As comic books have declined, other entertainment media... mostly TV, but also film... have, on a more and more broad basis, adapted the themes and concepts of superhero comics into their own productions. I'm not just talking about specific comic book adaptations, although those have increased exponentially over the past few decades, as well. However, movies and TV shows utilizing comic book type superhuman, heroic, good vs. evil themes, have also proliferated. One no longer needs to go to the newsstand if one wants to see superhumans beating on each other. One can see it Saturday mornings on FOX and the WB, Monday nights on ROSWELL, Tuesday nights on BUFFY and ANGEL, and Friday nights on TIME AND AGAIN... and if you don't want to wait that long, you can tune in the Sci Fi Channel or the Cartoon Network any old time and have a decent chance of seeing SUPER FRIENDS, THE HULK, SPIDER MAN, THEADVENTURES OF LOIS AND CLARK, or WONDER WOMAN. You can see them for FREE, in your living room or bedroom.
This is more significant than most of the 'completely immersed' fans want to believe. The one thing we keep coming back to is that 'comics has lost its casual readers'. I agree. I just don't thinkit's 'continuity' that did it. There's plenty of continuity on various TV soap operas, (daytime or evening) and they have audiences numbering in the millions. The average teen age viewerright now could sit down and list off the cast and characters of every show on the WB Network and accurately chart all their relationships with each other, and some of that continuity isnearly as complex as the idiotic stuff in X-MEN that supposedly, is what's killing comics. If convoluted continuity is killing comic books, then it should also be killing BUFFY THE VAMPIRE SLAYER, and trust me... it's not.
I believe that what has drawn the casual reader away from comic books is quite simply the fact that superhuman conflict is no longer the exclusive province of comics... and to the generations succeeding mine, specifically (I was born in late 1961) TELEVISION IS A PREFERABLE ENTERTAINMENT MEDIUM. Television has movement and sound effects. It shows real people, not flat pictorial representations of demonstrably fake people. It LOOKS more impressive. Again, going back to Harlan Ellison, he once commented that Hawkman was a character created for the wrong medium; he looks kind of boring on a page, but done correctly, he'd be impressive as hell on TV or in a movie. In point of fact, Hawkman is hardly the only super character this is true of. Few supercharacters don't look more impressive when translated to a moving, photographic medium, assuming one has the good sense to adapt the conventions ofcostumery from one genre to another.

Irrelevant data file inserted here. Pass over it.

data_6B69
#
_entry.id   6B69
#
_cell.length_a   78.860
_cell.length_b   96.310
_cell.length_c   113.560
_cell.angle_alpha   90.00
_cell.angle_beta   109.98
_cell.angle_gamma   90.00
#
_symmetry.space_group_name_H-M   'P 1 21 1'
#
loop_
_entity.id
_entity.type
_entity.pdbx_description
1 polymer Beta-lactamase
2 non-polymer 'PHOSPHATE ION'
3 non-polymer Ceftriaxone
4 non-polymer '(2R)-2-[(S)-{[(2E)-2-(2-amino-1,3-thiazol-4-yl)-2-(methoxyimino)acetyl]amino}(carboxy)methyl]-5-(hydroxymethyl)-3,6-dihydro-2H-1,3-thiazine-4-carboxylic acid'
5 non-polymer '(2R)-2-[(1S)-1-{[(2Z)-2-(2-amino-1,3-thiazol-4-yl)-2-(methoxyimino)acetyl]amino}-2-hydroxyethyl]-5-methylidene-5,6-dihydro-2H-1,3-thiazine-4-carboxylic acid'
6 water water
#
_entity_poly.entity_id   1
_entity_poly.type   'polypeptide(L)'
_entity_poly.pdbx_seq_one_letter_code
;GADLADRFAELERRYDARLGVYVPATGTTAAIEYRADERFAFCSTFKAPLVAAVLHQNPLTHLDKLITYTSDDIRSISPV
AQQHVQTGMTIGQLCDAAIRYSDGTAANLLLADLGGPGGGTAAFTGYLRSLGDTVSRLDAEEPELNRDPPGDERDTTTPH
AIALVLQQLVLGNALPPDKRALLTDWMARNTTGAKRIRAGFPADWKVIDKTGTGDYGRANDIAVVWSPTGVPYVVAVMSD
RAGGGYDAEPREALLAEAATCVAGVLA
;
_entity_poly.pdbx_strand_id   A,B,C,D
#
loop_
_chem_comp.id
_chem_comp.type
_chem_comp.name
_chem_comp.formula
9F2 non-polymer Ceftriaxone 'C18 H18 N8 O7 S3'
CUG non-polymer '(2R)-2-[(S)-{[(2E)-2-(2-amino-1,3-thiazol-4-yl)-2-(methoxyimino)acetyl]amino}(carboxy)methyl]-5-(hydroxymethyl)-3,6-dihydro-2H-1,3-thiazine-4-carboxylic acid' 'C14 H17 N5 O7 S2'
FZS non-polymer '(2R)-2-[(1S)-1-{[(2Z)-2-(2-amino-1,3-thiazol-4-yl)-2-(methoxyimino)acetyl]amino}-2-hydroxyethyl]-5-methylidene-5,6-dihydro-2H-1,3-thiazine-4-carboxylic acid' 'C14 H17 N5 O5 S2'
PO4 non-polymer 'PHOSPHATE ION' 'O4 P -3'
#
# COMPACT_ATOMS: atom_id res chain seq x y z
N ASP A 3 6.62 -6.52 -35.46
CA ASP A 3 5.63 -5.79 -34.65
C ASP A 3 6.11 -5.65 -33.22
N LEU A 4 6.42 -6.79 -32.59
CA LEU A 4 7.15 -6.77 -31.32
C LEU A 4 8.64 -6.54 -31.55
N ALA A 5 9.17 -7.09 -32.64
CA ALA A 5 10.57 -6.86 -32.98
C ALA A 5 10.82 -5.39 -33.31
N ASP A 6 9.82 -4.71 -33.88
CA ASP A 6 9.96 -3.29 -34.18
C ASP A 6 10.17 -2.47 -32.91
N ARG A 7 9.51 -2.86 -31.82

Exactly why is all this true? Why is a particular character more appealing and commercially successful on TV, in film, or in a video game, than it is in a comic book?
Because TV, and film, and video games, over time, deaden the active imagination... and it takes active imagination to read, understand, and enjoy comic books. I submit it takes even MORE active imagination to read, understand, and enjoy comic books than it does to read a non-pictorial novel, or to enjoy a melodramatic radio serial adventure. Why? Because comics, the serial presentation of images and text in conjunction with each other, in a manner that simulates sound and motion without actually having either, requires a certain acquired 'knack' to read. It's a 'knack' that is easy to learn in childhood, and somewhat harder to learn as an adult, andthe reason for this is, it requires active imagination to make those flat images and words take on actual sound and motion. And if you don't believe me on any of this, go out and buy ScottMcCloud's excellent UNDERSTANDING COMICS, which goes into far more detail on this subject than I have time for.
For those of us who are still comics fan, this may be something that we don't give much thought to. We know how to read comics, to understand comics, to enjoy comics. We 'get it'. In fact, it has so much become our second nature that we really do not understand that to an adult who never read comics as a kid, comics are a somewhat frustrating medium. They're boring. They seem stupid. These folks can look at a panel to panel sequence that we think is absolutely stunning and all they'll say is 'real people don't look like that'. What we don't get is that they don't get it. They can't 'see' comics the way WE see them.